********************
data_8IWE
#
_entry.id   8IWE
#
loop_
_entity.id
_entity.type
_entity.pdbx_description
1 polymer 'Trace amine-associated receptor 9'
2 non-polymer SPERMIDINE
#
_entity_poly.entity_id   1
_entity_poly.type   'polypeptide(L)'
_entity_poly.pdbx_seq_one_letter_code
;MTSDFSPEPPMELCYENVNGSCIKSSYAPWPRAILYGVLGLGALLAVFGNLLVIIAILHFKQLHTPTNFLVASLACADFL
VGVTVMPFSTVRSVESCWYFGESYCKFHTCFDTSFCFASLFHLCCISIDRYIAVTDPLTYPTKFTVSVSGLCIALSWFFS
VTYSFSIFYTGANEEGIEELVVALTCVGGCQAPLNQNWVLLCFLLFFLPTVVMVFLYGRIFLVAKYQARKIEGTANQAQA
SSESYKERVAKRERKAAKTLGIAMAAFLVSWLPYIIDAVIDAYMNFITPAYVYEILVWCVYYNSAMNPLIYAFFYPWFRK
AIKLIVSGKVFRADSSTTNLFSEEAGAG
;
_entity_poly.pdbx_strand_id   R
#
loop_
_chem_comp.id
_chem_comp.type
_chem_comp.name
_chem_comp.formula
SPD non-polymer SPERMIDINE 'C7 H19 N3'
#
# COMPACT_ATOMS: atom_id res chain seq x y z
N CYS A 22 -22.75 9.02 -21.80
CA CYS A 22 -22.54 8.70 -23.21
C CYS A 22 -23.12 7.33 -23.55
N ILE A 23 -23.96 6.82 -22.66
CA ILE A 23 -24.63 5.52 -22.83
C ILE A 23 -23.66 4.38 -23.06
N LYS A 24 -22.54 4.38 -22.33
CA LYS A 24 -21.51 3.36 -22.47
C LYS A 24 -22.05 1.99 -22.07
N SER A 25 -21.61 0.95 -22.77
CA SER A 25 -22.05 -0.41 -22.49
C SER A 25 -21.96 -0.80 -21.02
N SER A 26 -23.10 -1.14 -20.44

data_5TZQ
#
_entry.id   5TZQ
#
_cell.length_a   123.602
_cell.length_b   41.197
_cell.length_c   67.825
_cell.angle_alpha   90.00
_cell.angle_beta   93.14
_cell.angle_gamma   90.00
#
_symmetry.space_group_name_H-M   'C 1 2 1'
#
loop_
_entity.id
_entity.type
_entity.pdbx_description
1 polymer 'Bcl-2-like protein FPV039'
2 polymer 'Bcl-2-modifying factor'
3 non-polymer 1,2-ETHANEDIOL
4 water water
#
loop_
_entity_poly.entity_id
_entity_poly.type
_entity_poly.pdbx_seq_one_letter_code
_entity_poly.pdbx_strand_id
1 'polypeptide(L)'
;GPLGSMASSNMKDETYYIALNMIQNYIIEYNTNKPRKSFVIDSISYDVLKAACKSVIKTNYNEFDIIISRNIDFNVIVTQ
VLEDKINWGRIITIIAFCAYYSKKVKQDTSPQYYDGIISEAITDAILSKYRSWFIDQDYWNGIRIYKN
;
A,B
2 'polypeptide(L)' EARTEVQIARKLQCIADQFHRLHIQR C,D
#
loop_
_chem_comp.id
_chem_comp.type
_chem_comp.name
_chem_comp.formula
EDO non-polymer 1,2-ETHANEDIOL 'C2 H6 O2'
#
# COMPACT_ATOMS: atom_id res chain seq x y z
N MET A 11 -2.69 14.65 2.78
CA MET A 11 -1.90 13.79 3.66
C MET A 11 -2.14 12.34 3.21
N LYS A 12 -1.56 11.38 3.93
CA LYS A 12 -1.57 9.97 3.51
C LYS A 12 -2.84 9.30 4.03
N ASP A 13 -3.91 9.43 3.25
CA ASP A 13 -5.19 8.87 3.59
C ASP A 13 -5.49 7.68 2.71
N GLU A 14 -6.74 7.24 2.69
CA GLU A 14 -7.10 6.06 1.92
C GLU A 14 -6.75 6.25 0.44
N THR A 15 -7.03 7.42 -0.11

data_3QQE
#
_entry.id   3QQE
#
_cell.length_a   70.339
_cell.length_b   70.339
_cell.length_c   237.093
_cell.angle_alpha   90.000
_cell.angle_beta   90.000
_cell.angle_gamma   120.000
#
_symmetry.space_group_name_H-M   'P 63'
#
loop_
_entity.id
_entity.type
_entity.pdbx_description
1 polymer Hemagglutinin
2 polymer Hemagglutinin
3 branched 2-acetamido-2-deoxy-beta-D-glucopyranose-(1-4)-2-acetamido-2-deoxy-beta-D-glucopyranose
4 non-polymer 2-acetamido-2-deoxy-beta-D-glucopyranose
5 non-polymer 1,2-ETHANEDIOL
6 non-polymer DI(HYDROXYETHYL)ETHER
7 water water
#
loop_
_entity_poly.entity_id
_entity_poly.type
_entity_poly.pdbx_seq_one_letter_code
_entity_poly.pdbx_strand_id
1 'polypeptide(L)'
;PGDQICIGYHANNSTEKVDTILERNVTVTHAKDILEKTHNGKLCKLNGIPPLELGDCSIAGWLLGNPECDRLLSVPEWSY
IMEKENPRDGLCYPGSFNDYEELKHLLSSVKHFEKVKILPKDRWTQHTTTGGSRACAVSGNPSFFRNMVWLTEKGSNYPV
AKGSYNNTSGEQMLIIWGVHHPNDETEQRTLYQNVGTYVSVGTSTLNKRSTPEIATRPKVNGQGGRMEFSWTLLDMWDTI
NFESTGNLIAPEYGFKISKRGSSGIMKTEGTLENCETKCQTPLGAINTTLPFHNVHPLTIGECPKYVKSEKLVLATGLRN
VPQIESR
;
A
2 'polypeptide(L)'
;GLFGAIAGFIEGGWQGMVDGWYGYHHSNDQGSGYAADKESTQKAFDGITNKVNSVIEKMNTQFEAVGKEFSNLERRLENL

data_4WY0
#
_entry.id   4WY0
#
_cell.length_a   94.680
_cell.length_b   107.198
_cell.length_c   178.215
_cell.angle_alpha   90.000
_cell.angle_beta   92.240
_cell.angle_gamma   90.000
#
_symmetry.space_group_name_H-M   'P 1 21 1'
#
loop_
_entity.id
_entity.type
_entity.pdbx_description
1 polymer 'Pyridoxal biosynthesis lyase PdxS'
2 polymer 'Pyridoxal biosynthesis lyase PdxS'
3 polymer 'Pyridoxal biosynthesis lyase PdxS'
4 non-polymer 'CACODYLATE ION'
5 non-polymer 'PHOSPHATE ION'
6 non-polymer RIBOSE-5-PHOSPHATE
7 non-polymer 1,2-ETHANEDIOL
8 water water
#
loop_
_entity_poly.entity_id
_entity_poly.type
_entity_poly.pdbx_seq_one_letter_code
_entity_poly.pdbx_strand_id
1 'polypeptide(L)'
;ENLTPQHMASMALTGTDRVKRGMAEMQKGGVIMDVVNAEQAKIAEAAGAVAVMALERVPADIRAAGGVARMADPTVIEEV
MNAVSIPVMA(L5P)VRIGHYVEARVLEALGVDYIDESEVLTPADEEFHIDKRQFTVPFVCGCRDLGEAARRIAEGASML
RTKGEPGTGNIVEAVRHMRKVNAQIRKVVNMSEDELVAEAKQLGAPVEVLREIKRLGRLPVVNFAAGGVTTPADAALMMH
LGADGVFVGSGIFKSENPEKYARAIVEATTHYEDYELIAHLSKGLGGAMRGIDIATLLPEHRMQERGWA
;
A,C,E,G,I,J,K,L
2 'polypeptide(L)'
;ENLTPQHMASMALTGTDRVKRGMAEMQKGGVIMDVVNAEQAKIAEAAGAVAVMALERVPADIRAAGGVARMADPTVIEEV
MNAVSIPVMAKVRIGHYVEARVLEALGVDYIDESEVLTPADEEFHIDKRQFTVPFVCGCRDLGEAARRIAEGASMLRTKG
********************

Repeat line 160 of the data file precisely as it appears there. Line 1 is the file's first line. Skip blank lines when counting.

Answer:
5 non-polymer 'PHOSPHATE ION'